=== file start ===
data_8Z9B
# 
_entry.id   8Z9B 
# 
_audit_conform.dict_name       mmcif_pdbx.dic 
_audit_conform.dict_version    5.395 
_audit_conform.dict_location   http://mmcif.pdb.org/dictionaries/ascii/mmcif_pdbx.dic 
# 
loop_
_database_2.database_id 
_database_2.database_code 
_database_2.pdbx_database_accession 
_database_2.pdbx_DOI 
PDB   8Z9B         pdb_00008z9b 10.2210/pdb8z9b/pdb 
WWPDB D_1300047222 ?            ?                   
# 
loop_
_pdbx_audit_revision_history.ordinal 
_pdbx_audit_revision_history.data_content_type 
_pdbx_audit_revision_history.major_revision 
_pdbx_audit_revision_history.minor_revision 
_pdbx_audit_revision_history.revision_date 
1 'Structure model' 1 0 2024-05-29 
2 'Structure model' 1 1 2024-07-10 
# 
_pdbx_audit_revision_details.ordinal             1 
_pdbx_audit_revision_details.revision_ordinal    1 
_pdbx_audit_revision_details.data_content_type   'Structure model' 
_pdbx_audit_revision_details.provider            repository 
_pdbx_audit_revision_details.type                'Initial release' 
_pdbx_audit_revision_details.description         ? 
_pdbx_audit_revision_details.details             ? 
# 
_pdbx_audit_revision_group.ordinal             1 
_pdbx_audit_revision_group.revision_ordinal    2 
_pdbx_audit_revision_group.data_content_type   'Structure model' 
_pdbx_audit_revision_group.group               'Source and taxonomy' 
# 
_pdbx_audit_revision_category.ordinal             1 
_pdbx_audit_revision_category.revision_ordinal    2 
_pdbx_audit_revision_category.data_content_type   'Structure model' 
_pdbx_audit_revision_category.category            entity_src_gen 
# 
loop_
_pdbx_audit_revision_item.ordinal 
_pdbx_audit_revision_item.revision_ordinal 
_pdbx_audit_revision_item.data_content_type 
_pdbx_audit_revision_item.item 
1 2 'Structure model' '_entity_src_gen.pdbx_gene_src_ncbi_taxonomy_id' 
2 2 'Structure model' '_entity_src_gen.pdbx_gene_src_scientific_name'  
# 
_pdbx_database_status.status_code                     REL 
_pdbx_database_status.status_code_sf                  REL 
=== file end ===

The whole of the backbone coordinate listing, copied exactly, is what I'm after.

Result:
data_8Z9B
# 
_entry.id   8Z9B 
# 
_audit_conform.dict_name       mmcif_pdbx.dic 
_audit_conform.dict_version    5.395 
_audit_conform.dict_location   http://mmcif.pdb.org/dictionaries/ascii/mmcif_pdbx.dic 
# 
loop_
_database_2.database_id 
_database_2.database_code 
_database_2.pdbx_database_accession 
_database_2.pdbx_DOI 
PDB   8Z9B         pdb_00008z9b 10.2210/pdb8z9b/pdb 
WWPDB D_1300047222 ?            ?                   
# 
loop_
_pdbx_audit_revision_history.ordinal 
_pdbx_audit_revision_history.data_content_type 
_pdbx_audit_revision_history.major_revision 
_pdbx_audit_revision_history.minor_revision 
_pdbx_audit_revision_history.revision_date 
1 'Structure model' 1 0 2024-05-29 
2 'Structure model' 1 1 2024-07-10 
# 
_pdbx_audit_revision_details.ordinal             1 
_pdbx_audit_revision_details.revision_ordinal    1 
_pdbx_audit_revision_details.data_content_type   'Structure model' 
_pdbx_audit_revision_details.provider            repository 
_pdbx_audit_revision_details.type                'Initial release' 
_pdbx_audit_revision_details.description         ? 
_pdbx_audit_revision_details.details             ? 
# 
_pdbx_audit_revision_group.ordinal             1 
_pdbx_audit_revision_group.revision_ordinal    2 
_pdbx_audit_revision_group.data_content_type   'Structure model' 
_pdbx_audit_revision_group.group               'Source and taxonomy' 
# 
_pdbx_audit_revision_category.ordinal             1 
_pdbx_audit_revision_category.revision_ordinal    2 
_pdbx_audit_revision_category.data_content_type   'Structure model' 
_pdbx_audit_revision_category.category            entity_src_gen 
# 
loop_
_pdbx_audit_revision_item.ordinal 
_pdbx_audit_revision_item.revision_ordinal 
_pdbx_audit_revision_item.data_content_type 
_pdbx_audit_revision_item.item 
1 2 'Structure model' '_entity_src_gen.pdbx_gene_src_ncbi_taxonomy_id' 
2 2 'Structure model' '_entity_src_gen.pdbx_gene_src_scientific_name'  
# 
_pdbx_database_status.status_code                     REL 
_pdbx_database_status.status_code_sf                  REL 